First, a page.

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Parashat Bereishit 5780

October 25, 2019

A D’var Torah for Parashat Bereishit
By Rabbi Bruce Alpert (’11)

For many years now, I have been intrigued by one particular reading in my synagogue’s High Holiday mahzor (Mahzor Hadash, The Prayer Book Press). Entitled “Continuing Creation,” it says that “our Sages taught, the human being is ‘God’s partner in the work of Creation.’ God and we create together.” It goes on to say: “There is still much to be done: disease to be conquered, injustice and poverty to overcome, hatred and war to be eliminated. There is truth to be discovered, beauty to be fashioned, freedom to be achieved, peace and righteousness to be established.”

This reading’s appeal rests on its nobility: lofty, even holy goals that become the mission toward which we work. In positing us as God’s partners in the work of Creation, this passage invests our lives with a transcendent purpose and significance.

But what exactly does it mean to say that we are God’s partners in creation? Surely the intention is not to compare our creative powers with those of the Creator of All. As the philosopher Allan Bloom puts it, the first time the word creativity was used to describe a human capacity, “it had the odor of blasphemy and paradox. God alone had been called a creator; and this was the miracle of miracles, beyond causality …” (The Closing of the American Mind, 180). The occasional genius among us might be fairly described as creative, but even in such rare instances, what can that creativity offer to the One who said “Let there be light,’ and there was light”? (Genesis 1:3)

For Bloom, humanity’s distinctive capacity is not creativity but reason, through which we can “grasp the whole of nature, and hence (become) akin to that whole” (Ibid.). In other words, reason gives us not only the power to understand things, but also to do so in a larger context that can impart meaning and significance to ourselves and our actions.

Looking at the original source for the mahzor reading quoted above, I think one can make the argument that it is our capacity for reason that makes us God’s partners. That text is the Babylonian Talmud, Shabbat 119b. There Rava (or perhaps Rabbi Yehoshuah ben Levi) teaches that one who prays on the eve of Shabbat is required to recite Genesis 2:1-3 – the passage beginning with va-y’khulu ha-shamayim v’ha-aretz – the heavens and earth were completed. This is in accordance with Rav Hamnuna who said that anyone who recites this passage is considered “as if he became a partner with the Holy One, Blessed be He, in the work of Creation.” As proof, we are taught to vocalize the opening word of Genesis 2:1 not passively (as in “they [the heavens and earth] were completed”) but rather actively (as in “they [God and the one who recites this verse] completed the heavens and the earth”). In other words, ours is not a creative partnership with God, but one in which our role is to help bring creation to completion.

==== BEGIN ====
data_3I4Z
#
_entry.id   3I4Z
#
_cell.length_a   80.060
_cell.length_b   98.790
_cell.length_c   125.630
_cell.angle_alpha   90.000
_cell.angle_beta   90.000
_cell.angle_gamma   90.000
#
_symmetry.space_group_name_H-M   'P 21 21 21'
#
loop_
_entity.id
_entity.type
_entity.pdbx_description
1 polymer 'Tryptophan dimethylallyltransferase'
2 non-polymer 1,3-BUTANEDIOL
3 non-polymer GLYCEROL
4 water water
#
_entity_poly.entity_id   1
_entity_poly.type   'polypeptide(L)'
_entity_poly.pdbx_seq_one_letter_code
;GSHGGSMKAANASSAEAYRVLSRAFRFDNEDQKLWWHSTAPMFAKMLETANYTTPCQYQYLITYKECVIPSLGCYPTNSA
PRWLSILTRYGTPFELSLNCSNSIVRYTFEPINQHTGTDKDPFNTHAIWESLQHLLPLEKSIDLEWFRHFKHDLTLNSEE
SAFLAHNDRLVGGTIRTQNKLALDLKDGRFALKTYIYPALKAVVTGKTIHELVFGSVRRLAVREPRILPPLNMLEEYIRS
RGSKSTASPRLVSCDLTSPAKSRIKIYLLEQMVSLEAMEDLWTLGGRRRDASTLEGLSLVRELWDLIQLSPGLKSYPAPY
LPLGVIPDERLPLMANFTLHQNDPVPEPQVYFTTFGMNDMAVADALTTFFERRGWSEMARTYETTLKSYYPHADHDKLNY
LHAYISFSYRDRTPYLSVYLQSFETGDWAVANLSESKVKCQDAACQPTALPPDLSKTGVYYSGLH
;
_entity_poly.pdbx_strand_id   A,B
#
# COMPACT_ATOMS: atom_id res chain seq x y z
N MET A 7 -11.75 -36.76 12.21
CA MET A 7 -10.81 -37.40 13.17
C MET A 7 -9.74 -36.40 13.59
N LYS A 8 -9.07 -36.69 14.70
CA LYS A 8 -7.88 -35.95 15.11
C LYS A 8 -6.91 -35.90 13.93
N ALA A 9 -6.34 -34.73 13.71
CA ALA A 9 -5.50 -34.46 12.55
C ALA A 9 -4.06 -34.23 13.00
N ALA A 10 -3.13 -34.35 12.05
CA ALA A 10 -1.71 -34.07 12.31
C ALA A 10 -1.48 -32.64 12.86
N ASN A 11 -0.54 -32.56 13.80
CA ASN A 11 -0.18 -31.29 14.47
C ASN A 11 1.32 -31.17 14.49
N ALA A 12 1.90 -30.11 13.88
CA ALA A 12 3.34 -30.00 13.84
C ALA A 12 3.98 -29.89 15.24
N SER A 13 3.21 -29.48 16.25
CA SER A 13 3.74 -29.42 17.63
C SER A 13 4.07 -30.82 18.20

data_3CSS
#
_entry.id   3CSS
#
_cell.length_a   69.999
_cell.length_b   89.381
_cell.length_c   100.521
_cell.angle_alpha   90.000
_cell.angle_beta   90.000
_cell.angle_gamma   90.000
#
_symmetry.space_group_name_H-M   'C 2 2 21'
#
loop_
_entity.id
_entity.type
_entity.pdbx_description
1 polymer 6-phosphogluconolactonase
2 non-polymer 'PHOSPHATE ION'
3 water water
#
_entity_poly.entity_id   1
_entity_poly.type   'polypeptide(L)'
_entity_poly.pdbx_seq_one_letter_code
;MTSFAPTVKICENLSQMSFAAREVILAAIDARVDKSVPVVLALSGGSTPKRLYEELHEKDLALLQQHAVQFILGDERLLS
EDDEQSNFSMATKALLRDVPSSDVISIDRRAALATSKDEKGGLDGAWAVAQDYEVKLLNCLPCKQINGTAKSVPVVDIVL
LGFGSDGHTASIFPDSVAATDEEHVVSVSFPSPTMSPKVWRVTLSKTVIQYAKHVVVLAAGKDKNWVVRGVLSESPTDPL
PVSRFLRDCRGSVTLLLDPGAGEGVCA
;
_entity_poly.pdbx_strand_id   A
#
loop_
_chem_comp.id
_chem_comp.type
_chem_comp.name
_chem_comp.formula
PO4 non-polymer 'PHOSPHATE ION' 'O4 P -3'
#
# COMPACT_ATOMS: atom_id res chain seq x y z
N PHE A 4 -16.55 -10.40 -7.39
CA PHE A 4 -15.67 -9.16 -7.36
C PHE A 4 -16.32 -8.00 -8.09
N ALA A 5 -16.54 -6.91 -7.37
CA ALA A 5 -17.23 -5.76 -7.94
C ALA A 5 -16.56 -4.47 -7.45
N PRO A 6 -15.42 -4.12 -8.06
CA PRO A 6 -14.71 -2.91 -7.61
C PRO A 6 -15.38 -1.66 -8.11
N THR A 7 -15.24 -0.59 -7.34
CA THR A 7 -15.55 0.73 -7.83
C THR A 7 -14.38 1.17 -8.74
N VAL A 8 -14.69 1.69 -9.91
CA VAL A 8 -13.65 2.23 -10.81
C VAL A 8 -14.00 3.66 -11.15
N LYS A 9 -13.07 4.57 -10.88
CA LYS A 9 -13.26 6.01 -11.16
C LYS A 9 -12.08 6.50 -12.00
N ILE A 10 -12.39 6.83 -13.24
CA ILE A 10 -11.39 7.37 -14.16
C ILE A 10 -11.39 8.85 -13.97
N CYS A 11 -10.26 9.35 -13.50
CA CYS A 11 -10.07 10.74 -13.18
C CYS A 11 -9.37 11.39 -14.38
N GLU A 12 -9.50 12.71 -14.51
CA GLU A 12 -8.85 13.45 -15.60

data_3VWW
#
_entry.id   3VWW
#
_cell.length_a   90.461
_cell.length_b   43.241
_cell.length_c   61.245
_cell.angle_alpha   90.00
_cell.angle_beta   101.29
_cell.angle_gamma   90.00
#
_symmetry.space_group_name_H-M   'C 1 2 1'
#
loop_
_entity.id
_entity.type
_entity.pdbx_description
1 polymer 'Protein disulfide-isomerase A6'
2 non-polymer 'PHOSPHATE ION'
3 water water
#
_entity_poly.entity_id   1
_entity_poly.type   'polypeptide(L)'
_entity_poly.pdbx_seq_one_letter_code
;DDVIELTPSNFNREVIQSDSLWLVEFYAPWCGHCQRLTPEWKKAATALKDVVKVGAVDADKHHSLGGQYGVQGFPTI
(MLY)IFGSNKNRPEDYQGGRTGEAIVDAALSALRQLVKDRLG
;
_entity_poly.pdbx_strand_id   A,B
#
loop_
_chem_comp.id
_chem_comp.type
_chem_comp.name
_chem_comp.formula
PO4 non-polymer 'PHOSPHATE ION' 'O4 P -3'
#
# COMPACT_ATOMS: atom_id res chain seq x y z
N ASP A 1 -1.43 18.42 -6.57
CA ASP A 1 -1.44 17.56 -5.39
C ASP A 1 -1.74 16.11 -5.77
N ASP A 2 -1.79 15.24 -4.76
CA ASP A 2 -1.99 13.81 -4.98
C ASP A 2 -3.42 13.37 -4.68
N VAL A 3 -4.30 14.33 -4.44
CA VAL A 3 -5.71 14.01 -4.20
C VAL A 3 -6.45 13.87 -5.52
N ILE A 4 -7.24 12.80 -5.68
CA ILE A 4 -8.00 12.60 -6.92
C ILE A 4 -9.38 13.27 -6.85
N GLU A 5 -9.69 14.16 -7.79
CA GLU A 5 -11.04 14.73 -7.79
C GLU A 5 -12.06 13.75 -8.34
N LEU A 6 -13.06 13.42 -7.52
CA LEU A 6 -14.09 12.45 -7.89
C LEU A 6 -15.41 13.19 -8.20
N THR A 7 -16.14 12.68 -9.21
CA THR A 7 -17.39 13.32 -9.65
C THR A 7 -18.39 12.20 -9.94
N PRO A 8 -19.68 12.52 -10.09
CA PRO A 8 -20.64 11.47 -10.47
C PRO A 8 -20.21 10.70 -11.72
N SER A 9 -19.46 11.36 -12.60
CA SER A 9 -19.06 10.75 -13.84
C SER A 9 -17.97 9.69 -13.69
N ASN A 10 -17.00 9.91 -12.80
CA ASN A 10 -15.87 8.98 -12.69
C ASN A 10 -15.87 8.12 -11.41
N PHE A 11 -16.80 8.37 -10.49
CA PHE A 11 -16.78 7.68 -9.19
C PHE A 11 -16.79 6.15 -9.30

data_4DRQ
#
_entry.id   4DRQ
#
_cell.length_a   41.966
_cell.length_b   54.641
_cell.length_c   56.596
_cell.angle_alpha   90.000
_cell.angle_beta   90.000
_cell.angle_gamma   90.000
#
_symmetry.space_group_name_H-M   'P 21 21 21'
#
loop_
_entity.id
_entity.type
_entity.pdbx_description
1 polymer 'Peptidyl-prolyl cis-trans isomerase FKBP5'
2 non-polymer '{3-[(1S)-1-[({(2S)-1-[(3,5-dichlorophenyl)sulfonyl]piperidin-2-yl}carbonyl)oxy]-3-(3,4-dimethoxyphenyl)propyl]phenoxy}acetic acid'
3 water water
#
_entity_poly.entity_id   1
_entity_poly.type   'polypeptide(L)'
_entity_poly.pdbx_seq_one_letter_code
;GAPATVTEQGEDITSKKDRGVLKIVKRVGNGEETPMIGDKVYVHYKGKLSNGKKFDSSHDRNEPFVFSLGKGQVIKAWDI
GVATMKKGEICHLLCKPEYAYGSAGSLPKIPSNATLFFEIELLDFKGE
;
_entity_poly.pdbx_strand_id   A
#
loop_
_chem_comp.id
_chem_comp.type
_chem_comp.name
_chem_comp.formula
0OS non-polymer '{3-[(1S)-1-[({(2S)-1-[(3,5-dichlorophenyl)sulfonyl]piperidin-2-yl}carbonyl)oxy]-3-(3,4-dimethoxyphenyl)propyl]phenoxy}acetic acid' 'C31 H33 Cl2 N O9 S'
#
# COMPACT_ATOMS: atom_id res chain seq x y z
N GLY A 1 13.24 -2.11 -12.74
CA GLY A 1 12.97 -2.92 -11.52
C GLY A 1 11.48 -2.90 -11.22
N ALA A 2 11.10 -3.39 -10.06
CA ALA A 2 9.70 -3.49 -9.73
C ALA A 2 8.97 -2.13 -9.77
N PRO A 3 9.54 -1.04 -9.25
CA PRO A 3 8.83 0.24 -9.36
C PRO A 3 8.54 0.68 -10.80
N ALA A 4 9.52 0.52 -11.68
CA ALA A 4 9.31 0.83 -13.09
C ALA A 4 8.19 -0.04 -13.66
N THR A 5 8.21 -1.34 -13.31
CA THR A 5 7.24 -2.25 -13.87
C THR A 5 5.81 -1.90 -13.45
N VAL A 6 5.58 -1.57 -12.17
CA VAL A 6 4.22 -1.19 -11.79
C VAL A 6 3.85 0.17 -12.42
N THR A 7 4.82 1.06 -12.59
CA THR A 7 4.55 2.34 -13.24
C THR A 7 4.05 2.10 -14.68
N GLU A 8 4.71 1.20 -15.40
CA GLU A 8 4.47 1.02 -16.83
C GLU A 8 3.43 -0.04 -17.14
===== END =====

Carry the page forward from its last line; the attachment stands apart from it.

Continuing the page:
We do so through our distinctive capacity for reason. We examine the record of creation and see it as good (Genesis 1:4,10,12,18,21, and 31), life-centered (Genesis 1:22 and 28) and touched with divinity (Genesis 1:26-28). We then use our power of reason to understand all that follows to be in accord with that character. Thus stories or commandments that might appear to contradict that character, through the power of reason, are instead reconciled to it. One may cite here any number of examples. My oft-referenced favorite is the commandment to stone the rebellious son (Deut. 21:18-21) – a commandment which the rabbis effectively interpret to be a hypothetical teaching with no practical application (Sanhedrin 71a). One might say they reach this conclusion through creative argumentation. But they would insist they are using reason to unearth the Torah’s true intention which is always toward life and goodness.

Our Torah, whose reading we begin anew this week, is our record of creation – both of the world and of us as a people. Like the act of creation itself, its power is almost limitless. Recognizing this, our tradition has focused this power on goodness, on life, and on reaching toward the divine. It has done so by using reason to complete that record by giving it shape, focus and direction. And in so doing, it has made us God’s partners in creation.
Rabbi Bruce Alpert (AJR ’11) is Rabbi of Beth Israel Synagogue in Wallingford, CT